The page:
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Test Your Browser Power
by Fred Langa

It's a little surprising when a private project takes on a life of its own, but that's what's happened with BrowserTune. The original BrowserTune grew out of some behind-the-scenes Web pages I wrote for myself. You see, I was looking for an easy way to try out new browser features and technologies for my home page. Though it's a modest effort, the HotSpots page has gotten over 1.5 million visitors, so I wanted to make sure the pages would look good and act okay no matter what browser viewed them.

Every time a new version of a major browser came out, I'd fire up the test pages to see what worked, what was broken, and how the browsers differed from each other. As new Web technologies and functions became available, I'd create new test pages to help implement the functions in a way that would still work with older browsers.

Eventually, I polished and published the test pages so anyone could perform the same kinds of tests. The first version of BrowserTune let you test over 100 separate features and functions easily. You'd simply follow links from page to page. Each page would tell you exactly what was being tested, why (that is, what the tested function or feature was commonly used for), what the test results should be, and what you could do if your favorite browser failed a test. You could even open up two competing browsers side by side and see exactly where they were the same and where they differed. All the tests were geared to the functions and features used in real-world Web pages (not made-up technology demonstration sites) while staying as browser-neutral as possible. BrowserTune didn't play favorites with any particular brand or version of browser. Beyond testing, BrowserTune also offered specific advice wherever possible on how to overcome or work around any deficiencies you might uncover in your browser. And best of all, BrowserTune did all this in a way that was completely benign and noninvasive--it didn't change anything in your system--so it was extremely safe and nondisruptive.

I continued updating the tests until BrowserTune became what I honestly believe is the world's most complete collection of useful, practical, real-world browser tests. Hundreds of thousands of you agreed and have visited the BrowserTune site. Many of you used the feedback link at the end of the tests to offer great suggestions about how I could make the tests even better and more complete.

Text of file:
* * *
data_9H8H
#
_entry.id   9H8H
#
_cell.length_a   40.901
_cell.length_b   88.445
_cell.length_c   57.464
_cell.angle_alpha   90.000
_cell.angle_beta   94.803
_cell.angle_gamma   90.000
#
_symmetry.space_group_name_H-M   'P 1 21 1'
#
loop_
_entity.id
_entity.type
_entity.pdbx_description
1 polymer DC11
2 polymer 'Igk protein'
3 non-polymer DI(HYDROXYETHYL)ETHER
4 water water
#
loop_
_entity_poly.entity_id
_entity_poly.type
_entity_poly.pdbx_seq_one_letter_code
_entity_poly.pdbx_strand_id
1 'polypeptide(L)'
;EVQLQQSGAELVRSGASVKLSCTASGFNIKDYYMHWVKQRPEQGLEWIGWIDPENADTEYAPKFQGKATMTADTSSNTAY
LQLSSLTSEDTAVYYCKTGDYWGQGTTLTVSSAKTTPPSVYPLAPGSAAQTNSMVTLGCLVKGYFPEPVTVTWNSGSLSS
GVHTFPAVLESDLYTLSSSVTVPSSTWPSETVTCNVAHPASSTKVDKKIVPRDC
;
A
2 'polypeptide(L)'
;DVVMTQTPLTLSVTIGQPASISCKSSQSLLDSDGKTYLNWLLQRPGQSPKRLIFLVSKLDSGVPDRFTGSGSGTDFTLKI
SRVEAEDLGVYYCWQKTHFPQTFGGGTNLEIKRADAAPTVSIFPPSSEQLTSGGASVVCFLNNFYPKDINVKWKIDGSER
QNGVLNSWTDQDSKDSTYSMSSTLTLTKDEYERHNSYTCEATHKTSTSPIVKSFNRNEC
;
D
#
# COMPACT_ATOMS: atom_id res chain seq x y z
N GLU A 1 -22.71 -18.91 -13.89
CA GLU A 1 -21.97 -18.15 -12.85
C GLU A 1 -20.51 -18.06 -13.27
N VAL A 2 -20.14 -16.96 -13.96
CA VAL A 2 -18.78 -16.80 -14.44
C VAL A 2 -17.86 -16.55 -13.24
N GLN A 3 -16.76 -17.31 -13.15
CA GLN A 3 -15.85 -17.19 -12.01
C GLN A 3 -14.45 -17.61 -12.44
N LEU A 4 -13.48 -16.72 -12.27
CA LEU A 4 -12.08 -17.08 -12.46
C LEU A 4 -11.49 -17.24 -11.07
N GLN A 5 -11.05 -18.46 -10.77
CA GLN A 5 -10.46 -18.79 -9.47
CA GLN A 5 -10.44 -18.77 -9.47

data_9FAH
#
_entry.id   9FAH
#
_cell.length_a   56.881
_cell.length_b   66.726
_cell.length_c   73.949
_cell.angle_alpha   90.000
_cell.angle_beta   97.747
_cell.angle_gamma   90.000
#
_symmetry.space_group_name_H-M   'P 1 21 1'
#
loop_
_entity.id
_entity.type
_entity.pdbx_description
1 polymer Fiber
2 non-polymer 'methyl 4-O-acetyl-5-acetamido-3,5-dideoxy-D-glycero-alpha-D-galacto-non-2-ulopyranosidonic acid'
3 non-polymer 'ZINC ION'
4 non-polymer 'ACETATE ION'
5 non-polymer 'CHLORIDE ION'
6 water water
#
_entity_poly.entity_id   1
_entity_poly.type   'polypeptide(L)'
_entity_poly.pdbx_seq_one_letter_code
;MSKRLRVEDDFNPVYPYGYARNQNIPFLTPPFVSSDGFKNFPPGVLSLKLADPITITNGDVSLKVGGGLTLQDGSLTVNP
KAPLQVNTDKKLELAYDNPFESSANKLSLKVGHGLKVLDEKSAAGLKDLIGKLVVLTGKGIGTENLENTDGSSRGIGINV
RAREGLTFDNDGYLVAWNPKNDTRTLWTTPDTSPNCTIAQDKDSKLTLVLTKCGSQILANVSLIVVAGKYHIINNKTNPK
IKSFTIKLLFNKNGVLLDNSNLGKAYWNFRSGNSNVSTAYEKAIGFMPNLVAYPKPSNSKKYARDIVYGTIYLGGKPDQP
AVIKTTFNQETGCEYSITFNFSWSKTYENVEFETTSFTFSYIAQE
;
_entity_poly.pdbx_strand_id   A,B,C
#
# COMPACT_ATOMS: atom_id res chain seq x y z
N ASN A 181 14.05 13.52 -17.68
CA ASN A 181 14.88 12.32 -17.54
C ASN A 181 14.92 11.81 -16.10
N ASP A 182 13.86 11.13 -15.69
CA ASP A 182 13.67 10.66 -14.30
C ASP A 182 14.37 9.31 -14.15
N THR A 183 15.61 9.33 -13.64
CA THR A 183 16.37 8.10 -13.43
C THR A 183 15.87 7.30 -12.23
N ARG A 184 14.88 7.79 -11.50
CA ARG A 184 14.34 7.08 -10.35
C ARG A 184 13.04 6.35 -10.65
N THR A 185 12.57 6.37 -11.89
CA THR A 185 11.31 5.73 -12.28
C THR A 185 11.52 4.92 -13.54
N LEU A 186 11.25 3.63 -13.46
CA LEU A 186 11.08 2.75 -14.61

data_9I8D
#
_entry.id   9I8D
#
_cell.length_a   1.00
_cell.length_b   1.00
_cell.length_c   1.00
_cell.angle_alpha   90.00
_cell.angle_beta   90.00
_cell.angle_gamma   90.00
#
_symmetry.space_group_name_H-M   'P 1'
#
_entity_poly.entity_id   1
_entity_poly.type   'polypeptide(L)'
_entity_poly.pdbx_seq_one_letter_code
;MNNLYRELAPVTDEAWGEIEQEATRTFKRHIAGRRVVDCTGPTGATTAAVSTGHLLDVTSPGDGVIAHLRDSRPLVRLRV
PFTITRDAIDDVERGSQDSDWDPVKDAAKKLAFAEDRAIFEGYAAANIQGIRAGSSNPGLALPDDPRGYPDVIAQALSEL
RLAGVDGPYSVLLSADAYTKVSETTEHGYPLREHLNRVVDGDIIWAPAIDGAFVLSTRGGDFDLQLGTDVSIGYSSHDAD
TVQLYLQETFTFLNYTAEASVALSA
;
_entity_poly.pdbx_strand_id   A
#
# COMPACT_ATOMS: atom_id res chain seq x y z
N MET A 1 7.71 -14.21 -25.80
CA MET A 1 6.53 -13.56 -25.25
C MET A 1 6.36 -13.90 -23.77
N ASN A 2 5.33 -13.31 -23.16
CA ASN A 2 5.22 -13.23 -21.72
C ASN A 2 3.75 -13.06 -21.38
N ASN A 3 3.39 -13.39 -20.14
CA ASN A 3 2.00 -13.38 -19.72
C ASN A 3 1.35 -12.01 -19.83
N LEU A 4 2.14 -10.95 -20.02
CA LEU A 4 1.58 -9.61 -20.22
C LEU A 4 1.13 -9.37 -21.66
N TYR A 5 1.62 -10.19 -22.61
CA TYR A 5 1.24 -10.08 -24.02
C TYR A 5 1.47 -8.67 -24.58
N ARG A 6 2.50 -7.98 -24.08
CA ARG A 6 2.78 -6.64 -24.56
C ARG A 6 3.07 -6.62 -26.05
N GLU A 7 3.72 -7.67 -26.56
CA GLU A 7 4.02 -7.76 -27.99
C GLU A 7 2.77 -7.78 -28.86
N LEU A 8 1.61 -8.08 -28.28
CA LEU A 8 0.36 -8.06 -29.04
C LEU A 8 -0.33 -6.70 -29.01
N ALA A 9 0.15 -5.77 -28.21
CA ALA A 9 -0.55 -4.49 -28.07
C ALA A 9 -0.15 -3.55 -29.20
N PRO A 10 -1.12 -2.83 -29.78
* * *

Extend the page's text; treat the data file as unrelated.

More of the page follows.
The Latest Model

BrowserTune 97 is the result. It incorporates as many of your suggestions as possible, and extends and clarifies many of the original BrowserTune tests. It's especially timely because of the new versions of Navigator and Internet Explorer due out this summer. There's no easier way to put a browser through all its paces than to surf through BrowserTune. New in BrowserTune 97 are timing tests for modem throughput and Internet packet turnaround; tests for streaming audio and video capabilities; security features; use of tool tips; the ability to view and edit a page's source code; and the use of Win95-specific features, such as right-click menus.

All the original parts of BrowserTune remain, of course, but they've been freshened and extended to work better than ever. These tests thoroughly examine your browser's ability to handle a wide variety of text and layout attributes; graphics formats; animations; embedded and manually invoked sound files (WAV, MIDI, AU and AIFF); mailto; and basic and advanced tables. It can also test list box handling; ActiveX, Java, JavaScript, JScript and VB Script; lists; rules; large display areas; meta tags and client pull; caching; frames; target pages; HTML forms; backgrounding and watermarking; smooth scrolling; stylesheets; borders; OLE and OLE2 integration; non-OLE integration; embedded and nonembedded MPEG, QuickTime and AVI video; and more.

Like its predecessor, BrowserTune 97 should not alter your browser or system settings in any way. You can still run the tests as a full suite, or just run the ones you want. You also can start the tests and bail out anytime with no problem. BrowserTune 97 still strives to be browser-neutral. The tests involve only "legal," standard HTML coding and focus on functions in common use today. These are functions you need to get the most use and enjoyment out of real-life pages found on today's mainstream intranets and on the Web. BrowserTune 97 doesn't stack the deck for or against anyone, so you can find out which browser offers just the features and functions that matter to you for your personal surfing, your corporate Internet and intranet use, and so on.

BrowserTune is ready for you right now. Click on over to http://www.winmag.com/flanga/browsertune and check it out.

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